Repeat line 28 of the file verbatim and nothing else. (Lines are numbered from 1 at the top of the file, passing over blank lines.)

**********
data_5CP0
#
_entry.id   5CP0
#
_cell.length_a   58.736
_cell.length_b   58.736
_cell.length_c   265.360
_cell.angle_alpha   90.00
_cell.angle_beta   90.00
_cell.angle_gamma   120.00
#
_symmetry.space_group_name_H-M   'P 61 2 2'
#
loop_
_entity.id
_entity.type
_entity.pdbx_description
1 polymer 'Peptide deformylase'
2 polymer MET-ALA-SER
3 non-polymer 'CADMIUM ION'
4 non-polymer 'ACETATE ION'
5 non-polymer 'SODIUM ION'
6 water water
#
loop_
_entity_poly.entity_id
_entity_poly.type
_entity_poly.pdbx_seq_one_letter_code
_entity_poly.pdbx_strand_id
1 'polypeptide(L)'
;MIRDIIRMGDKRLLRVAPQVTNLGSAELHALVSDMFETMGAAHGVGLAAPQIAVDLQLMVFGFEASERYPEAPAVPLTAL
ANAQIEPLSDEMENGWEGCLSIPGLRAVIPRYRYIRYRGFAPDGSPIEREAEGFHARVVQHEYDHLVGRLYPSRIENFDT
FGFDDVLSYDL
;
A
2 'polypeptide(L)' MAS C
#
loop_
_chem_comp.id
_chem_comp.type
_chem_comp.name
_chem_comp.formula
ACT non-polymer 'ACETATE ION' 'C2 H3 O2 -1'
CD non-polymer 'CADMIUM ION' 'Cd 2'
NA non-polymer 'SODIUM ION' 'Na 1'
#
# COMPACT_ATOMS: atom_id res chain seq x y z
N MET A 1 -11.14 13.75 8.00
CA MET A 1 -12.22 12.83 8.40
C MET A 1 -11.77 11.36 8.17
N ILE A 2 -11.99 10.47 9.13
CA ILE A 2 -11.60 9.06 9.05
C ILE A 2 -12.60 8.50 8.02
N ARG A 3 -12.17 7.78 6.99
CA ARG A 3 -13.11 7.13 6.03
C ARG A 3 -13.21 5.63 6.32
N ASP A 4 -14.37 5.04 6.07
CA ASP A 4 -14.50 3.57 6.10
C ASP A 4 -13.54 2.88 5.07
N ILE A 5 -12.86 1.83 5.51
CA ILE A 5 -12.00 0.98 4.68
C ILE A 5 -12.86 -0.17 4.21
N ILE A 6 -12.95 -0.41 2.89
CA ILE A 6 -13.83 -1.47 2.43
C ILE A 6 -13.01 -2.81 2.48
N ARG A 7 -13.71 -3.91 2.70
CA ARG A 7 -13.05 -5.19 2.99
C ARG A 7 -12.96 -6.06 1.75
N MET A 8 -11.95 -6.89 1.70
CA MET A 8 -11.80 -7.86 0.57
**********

_entity_poly.pdbx_seq_one_letter_code